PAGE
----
Margaret says: “They’ll adapt well to any home situation. They’re able to live with children and other animals, including cats, other dogs, and horses — I even know someone whose Corgi gets along quite happily with sheep.
“They’ll walk for miles and miles but they’re also quite happy to have shorter walks too; throw a ball and that alone is fine for them.”
Margaret adds: “They’ll have a go at anything: agility, obedience — many Corgis go on to participate in the Kennel Club’s Good Citizen Dog Scheme, and in 2014 a team of Pembrokes won the Obreedience competition at Crufts.”
Despite the breed’s extreme intelligence and versatility, the Corgi is not as popular as some of the other pastoral breeds. Last year, puppy registration figures stood at 393.
Margaret explains: “Not many people seem to have cottoned on to the breed, which may be due to the fact the Queen has downsized her collection. However, the rise in popularity of designer breeds has also played a part. I can’t remember a time when I didn’t have a Corgi; I’d never consider any other breed.”
Agility: Corgis make excellent agility dogs due to their alertness and ability to pick up commands quickly. Although they have little legs, Corgis were bred to herd, so they are actually incredibly strong and athletic, making them perfectly suited to jumping, weaving, and climbing. Most agility groups will run classes suited to smaller breeds.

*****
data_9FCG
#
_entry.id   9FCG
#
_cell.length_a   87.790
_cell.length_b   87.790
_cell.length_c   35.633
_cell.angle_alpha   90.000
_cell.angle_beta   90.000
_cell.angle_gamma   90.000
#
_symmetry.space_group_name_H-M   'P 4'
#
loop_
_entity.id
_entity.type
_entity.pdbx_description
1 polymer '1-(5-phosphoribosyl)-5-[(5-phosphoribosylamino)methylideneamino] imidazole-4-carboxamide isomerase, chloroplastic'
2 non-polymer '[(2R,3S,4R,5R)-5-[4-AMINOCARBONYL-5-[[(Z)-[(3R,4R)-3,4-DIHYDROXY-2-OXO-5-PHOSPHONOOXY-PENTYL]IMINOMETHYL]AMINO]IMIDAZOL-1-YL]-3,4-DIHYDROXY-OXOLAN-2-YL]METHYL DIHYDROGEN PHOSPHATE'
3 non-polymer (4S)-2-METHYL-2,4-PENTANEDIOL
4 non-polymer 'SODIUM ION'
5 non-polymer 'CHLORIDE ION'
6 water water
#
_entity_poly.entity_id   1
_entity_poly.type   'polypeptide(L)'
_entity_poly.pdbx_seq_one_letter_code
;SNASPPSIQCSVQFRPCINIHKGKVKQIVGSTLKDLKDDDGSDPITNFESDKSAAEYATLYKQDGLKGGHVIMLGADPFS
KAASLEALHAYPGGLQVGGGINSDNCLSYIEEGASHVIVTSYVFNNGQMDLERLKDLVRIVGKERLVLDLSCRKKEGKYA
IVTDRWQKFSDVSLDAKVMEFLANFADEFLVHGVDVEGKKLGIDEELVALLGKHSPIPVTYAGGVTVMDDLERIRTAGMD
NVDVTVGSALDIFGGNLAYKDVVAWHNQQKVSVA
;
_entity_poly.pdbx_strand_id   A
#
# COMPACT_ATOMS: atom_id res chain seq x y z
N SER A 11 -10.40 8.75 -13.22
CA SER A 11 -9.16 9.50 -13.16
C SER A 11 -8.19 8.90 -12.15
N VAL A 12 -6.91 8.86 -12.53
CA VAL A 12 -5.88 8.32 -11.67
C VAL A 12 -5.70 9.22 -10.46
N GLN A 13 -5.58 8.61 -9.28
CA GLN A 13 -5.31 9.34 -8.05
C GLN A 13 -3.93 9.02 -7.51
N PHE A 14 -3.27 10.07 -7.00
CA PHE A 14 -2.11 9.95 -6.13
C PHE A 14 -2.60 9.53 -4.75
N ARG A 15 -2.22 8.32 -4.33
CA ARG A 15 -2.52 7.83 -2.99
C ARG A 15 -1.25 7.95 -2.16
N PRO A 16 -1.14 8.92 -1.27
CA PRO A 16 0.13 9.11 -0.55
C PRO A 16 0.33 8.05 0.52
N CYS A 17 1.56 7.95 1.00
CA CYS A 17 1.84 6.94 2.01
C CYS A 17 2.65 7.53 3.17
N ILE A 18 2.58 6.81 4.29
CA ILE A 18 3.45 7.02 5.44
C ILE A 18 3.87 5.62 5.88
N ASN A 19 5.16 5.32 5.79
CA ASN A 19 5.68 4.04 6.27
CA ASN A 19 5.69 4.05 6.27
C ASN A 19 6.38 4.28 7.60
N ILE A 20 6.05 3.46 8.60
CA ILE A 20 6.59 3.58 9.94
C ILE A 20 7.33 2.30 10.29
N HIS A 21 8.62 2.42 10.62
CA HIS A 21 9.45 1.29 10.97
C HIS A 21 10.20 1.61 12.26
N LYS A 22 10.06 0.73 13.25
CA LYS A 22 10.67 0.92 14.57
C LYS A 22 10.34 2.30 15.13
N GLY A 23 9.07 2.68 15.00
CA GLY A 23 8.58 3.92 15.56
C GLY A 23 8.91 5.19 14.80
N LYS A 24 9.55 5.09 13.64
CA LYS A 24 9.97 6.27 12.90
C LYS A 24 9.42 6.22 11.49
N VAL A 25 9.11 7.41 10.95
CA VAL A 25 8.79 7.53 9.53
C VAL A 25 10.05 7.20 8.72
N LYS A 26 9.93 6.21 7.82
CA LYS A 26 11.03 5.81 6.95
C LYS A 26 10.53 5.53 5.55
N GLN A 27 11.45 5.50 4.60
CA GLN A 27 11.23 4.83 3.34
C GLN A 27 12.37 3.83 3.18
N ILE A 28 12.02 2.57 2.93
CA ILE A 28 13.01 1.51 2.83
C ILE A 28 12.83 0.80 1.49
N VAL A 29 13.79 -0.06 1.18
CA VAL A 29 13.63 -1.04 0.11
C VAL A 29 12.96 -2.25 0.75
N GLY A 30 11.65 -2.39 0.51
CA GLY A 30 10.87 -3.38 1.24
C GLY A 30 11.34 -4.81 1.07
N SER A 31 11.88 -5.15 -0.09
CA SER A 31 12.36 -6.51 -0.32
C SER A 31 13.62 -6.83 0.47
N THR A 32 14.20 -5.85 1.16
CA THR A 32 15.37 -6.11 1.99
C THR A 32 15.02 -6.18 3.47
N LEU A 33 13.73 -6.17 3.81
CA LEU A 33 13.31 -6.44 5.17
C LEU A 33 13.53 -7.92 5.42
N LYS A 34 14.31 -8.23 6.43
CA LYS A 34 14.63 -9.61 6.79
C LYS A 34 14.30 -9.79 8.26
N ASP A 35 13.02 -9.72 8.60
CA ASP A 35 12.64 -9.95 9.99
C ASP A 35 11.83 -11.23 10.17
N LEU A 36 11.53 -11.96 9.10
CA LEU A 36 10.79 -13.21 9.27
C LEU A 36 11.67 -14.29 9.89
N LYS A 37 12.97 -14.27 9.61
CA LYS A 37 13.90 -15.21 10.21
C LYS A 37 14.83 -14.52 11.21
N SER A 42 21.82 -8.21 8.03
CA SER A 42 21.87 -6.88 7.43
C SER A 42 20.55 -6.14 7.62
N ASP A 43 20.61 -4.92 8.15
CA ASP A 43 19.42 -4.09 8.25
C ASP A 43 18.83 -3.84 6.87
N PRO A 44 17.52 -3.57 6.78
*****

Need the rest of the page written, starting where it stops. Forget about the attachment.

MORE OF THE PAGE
Obedience trials: The extreme intelligence of the Corgi, likened to the IQ of a five-year-old child, makes these dogs perfect for obedience; they enjoy discipline and like to have something to focus on. The best way to get started in obedience is to look for a Kennel Club-accredited training group, where you’ll be able to work through the different levels and progress up to competitive obedience.
Flyball: Pembrokes love to chase, especially balls, so flyball seems especially fitting. It is also suitable for smaller dogs as the hurdles remain the same height across all classes (12in), and it’s a fantastic way of enabling your Corgi to run off some steam in a fun and enthusiastic environment. If you want to get involved, visit the Kennel Club’s website (www.thekennelclub.org.uk) to find a club in your area.
Trekking: Corgis make great trekking companions as they can walk for miles and miles. If you’re wanting to get out and explore more of the UK, then coast-to-coast walking might be for you, and will keep both you and your Corgi happy and healthy. If you have a young Corgi it is advisable to wait until they are fully mature, and if you have an older dog then it is important to check your dog’s fitness beforehand.
Tracking: This activity requires a dog to use his nose to find a specific object. Corgis are independent thinkers and will use this ability when herding; the same techniques can be applied when tracking.
Like the Pembroke Welsh Corgi, the Cardigan Welsh Corgi is intelligent, devoted, and friendly, although said not to be as outgoing as the Pembroke. The main difference is the Cardigans’ appearance as they have much thicker coats and a more fox-like tail.
Remember! All breed profiles are general and every dog is an individual.